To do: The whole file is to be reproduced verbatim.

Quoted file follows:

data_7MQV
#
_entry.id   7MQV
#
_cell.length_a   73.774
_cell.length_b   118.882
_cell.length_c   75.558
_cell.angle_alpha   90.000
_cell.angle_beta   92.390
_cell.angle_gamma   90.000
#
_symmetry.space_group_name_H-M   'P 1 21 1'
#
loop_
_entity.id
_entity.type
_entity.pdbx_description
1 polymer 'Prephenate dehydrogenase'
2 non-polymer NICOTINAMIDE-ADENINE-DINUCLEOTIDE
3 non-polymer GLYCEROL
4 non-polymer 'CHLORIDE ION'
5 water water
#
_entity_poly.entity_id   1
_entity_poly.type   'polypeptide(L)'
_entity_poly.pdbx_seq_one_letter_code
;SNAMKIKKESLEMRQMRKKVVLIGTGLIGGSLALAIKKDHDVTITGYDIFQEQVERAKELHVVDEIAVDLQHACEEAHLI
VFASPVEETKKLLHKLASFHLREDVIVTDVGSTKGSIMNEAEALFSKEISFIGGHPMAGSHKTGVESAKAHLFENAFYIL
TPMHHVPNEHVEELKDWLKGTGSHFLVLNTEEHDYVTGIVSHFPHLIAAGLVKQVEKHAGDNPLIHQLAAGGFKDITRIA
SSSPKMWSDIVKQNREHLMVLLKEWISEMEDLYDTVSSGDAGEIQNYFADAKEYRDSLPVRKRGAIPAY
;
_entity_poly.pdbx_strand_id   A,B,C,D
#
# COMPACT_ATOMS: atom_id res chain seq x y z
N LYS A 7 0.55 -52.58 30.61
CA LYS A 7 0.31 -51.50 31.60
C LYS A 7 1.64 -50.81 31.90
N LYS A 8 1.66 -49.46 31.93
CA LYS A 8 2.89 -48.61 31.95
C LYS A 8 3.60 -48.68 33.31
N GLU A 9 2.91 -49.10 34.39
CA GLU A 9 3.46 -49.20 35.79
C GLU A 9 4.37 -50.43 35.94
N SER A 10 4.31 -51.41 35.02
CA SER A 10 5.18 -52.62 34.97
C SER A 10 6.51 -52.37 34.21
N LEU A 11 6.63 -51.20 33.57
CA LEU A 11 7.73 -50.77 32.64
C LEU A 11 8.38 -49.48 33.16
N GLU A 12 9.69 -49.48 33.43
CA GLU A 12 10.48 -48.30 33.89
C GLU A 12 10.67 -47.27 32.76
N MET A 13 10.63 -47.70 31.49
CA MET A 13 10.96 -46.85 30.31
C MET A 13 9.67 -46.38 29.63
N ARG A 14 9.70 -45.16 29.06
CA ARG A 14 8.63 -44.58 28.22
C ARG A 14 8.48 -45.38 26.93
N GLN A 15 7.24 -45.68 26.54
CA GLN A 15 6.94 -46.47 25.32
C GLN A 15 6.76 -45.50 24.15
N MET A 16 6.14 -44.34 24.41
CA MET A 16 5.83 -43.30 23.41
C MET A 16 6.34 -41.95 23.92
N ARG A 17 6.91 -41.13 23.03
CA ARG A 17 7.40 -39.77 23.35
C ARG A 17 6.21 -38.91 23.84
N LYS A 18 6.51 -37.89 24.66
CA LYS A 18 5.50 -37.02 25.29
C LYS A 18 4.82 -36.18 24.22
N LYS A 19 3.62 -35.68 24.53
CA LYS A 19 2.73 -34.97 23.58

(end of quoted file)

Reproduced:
data_7MQV
#
_entry.id   7MQV
#
_cell.length_a   73.774
_cell.length_b   118.882
_cell.length_c   75.558
_cell.angle_alpha   90.000
_cell.angle_beta   92.390
_cell.angle_gamma   90.000
#
_symmetry.space_group_name_H-M   'P 1 21 1'
#
loop_
_entity.id
_entity.type
_entity.pdbx_description
1 polymer 'Prephenate dehydrogenase'
2 non-polymer NICOTINAMIDE-ADENINE-DINUCLEOTIDE
3 non-polymer GLYCEROL
4 non-polymer 'CHLORIDE ION'
5 water water
#
_entity_poly.entity_id   1
_entity_poly.type   'polypeptide(L)'
_entity_poly.pdbx_seq_one_letter_code
;SNAMKIKKESLEMRQMRKKVVLIGTGLIGGSLALAIKKDHDVTITGYDIFQEQVERAKELHVVDEIAVDLQHACEEAHLI
VFASPVEETKKLLHKLASFHLREDVIVTDVGSTKGSIMNEAEALFSKEISFIGGHPMAGSHKTGVESAKAHLFENAFYIL
TPMHHVPNEHVEELKDWLKGTGSHFLVLNTEEHDYVTGIVSHFPHLIAAGLVKQVEKHAGDNPLIHQLAAGGFKDITRIA
SSSPKMWSDIVKQNREHLMVLLKEWISEMEDLYDTVSSGDAGEIQNYFADAKEYRDSLPVRKRGAIPAY
;
_entity_poly.pdbx_strand_id   A,B,C,D
#
# COMPACT_ATOMS: atom_id res chain seq x y z
N LYS A 7 0.55 -52.58 30.61
CA LYS A 7 0.31 -51.50 31.60
C LYS A 7 1.64 -50.81 31.90
N LYS A 8 1.66 -49.46 31.93
CA LYS A 8 2.89 -48.61 31.95
C LYS A 8 3.60 -48.68 33.31
N GLU A 9 2.91 -49.10 34.39
CA GLU A 9 3.46 -49.20 35.79
C GLU A 9 4.37 -50.43 35.94
N SER A 10 4.31 -51.41 35.02
CA SER A 10 5.18 -52.62 34.97
C SER A 10 6.51 -52.37 34.21
N LEU A 11 6.63 -51.20 33.57
CA LEU A 11 7.73 -50.77 32.64
C LEU A 11 8.38 -49.48 33.16
N GLU A 12 9.69 -49.48 33.43
CA GLU A 12 10.48 -48.30 33.89
C GLU A 12 10.67 -47.27 32.76
N MET A 13 10.63 -47.70 31.49
CA MET A 13 10.96 -46.85 30.31
C MET A 13 9.67 -46.38 29.63
N ARG A 14 9.70 -45.16 29.06
CA ARG A 14 8.63 -44.58 28.22
C ARG A 14 8.48 -45.38 26.93
N GLN A 15 7.24 -45.68 26.54
CA GLN A 15 6.94 -46.47 25.32
C GLN A 15 6.76 -45.50 24.15
N MET A 16 6.14 -44.34 24.41
CA MET A 16 5.83 -43.30 23.41
C MET A 16 6.34 -41.95 23.92
N ARG A 17 6.91 -41.13 23.03
CA ARG A 17 7.40 -39.77 23.35
C ARG A 17 6.21 -38.91 23.84
N LYS A 18 6.51 -37.89 24.66
CA LYS A 18 5.50 -37.02 25.29
C LYS A 18 4.82 -36.18 24.22
N LYS A 19 3.62 -35.68 24.53
CA LYS A 19 2.73 -34.97 23.58